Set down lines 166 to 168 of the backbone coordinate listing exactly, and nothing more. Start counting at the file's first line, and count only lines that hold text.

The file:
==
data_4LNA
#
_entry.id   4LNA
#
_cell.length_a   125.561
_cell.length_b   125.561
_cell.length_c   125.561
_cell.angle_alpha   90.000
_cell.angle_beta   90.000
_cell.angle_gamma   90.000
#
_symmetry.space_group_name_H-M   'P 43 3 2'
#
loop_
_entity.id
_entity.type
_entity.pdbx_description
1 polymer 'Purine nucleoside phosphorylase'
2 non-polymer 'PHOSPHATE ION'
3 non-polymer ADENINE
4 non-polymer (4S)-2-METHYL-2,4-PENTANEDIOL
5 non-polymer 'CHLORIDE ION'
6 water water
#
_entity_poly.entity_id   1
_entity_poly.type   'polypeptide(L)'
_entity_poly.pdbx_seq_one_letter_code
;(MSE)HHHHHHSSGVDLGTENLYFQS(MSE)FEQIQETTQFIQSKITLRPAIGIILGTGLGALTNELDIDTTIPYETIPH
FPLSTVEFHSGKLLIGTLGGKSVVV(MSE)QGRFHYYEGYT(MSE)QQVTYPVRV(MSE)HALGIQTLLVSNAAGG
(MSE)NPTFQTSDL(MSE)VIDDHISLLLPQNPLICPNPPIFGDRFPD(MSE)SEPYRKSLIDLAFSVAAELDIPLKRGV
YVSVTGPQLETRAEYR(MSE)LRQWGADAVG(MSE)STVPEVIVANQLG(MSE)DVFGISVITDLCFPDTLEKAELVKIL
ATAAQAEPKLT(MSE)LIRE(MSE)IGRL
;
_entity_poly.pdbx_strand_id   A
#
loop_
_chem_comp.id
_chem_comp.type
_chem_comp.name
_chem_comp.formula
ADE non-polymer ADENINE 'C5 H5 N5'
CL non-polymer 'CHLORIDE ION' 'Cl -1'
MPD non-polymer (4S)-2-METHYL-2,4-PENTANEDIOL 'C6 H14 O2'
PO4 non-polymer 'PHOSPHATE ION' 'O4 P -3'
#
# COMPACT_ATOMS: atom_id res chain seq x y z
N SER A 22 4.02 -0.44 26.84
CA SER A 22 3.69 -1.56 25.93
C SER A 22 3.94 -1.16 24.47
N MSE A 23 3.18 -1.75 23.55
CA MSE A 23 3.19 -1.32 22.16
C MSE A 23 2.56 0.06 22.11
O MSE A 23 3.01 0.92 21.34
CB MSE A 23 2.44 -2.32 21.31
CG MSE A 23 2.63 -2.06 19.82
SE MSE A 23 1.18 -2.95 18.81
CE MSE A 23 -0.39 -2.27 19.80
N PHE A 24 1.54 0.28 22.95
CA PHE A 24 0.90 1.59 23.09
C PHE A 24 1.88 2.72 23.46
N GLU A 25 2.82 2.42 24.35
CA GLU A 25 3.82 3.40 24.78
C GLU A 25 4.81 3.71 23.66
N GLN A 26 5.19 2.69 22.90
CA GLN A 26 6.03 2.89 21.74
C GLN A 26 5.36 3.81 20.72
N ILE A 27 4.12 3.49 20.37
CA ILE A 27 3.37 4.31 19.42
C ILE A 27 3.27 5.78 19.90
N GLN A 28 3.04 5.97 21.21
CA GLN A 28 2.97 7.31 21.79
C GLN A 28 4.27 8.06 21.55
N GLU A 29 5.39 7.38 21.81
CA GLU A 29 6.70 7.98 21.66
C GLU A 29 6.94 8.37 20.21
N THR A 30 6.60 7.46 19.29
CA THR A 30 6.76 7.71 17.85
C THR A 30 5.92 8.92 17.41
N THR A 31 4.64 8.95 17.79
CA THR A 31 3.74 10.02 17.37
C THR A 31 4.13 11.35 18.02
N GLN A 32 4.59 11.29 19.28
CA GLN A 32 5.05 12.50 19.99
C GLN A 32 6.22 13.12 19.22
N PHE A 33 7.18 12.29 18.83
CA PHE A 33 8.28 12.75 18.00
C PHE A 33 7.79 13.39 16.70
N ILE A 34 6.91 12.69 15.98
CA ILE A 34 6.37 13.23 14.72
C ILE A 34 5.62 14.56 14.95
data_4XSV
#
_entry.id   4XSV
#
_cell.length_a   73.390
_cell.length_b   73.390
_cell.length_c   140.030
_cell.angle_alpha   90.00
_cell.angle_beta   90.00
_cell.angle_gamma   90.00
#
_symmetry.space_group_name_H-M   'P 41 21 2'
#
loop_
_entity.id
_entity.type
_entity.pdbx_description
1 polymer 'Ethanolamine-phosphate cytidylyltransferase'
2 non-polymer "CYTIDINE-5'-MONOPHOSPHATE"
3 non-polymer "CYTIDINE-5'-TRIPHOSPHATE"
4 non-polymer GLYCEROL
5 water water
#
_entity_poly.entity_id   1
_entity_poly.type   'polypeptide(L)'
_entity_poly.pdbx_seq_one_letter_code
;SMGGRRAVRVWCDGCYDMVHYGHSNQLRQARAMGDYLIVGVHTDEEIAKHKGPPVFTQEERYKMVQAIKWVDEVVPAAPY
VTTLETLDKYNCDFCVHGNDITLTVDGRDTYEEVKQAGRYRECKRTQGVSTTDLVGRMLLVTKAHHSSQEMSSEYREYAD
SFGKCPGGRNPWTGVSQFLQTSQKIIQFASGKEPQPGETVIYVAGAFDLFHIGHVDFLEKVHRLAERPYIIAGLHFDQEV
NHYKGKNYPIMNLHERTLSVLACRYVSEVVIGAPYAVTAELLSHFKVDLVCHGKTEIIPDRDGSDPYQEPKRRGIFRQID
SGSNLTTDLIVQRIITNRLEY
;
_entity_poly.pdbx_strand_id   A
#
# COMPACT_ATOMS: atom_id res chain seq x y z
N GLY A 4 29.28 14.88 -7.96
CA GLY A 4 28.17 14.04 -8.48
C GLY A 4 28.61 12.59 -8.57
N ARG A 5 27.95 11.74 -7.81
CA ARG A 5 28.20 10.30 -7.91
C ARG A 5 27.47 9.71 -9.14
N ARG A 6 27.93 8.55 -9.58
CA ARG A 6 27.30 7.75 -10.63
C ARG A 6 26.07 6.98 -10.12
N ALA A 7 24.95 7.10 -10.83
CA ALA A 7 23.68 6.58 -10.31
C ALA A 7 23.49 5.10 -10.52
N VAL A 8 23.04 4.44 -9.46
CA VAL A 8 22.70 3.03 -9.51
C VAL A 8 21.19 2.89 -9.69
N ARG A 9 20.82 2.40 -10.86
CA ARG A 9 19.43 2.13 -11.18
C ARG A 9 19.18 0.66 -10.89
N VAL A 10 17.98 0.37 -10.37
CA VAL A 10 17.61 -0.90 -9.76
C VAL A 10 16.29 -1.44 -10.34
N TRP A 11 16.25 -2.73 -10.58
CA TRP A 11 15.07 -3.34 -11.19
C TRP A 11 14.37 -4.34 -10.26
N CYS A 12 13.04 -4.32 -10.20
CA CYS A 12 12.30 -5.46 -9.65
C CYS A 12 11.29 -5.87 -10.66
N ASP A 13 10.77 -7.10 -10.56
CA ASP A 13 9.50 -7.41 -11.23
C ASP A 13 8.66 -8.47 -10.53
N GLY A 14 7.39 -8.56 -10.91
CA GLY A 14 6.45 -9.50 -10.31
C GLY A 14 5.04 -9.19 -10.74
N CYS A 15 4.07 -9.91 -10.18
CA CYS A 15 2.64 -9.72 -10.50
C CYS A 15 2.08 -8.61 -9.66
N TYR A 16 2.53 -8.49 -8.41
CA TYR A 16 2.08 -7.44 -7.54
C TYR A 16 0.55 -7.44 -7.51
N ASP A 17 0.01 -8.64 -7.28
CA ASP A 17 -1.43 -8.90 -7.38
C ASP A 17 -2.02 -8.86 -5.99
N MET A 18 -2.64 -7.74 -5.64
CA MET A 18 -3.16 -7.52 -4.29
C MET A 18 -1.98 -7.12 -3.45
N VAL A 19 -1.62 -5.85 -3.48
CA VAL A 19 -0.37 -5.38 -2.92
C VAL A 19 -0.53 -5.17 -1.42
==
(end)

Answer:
CA ASP A 17 -1.43 -8.90 -7.38
C ASP A 17 -2.02 -8.86 -5.99
N MET A 18 -2.64 -7.74 -5.64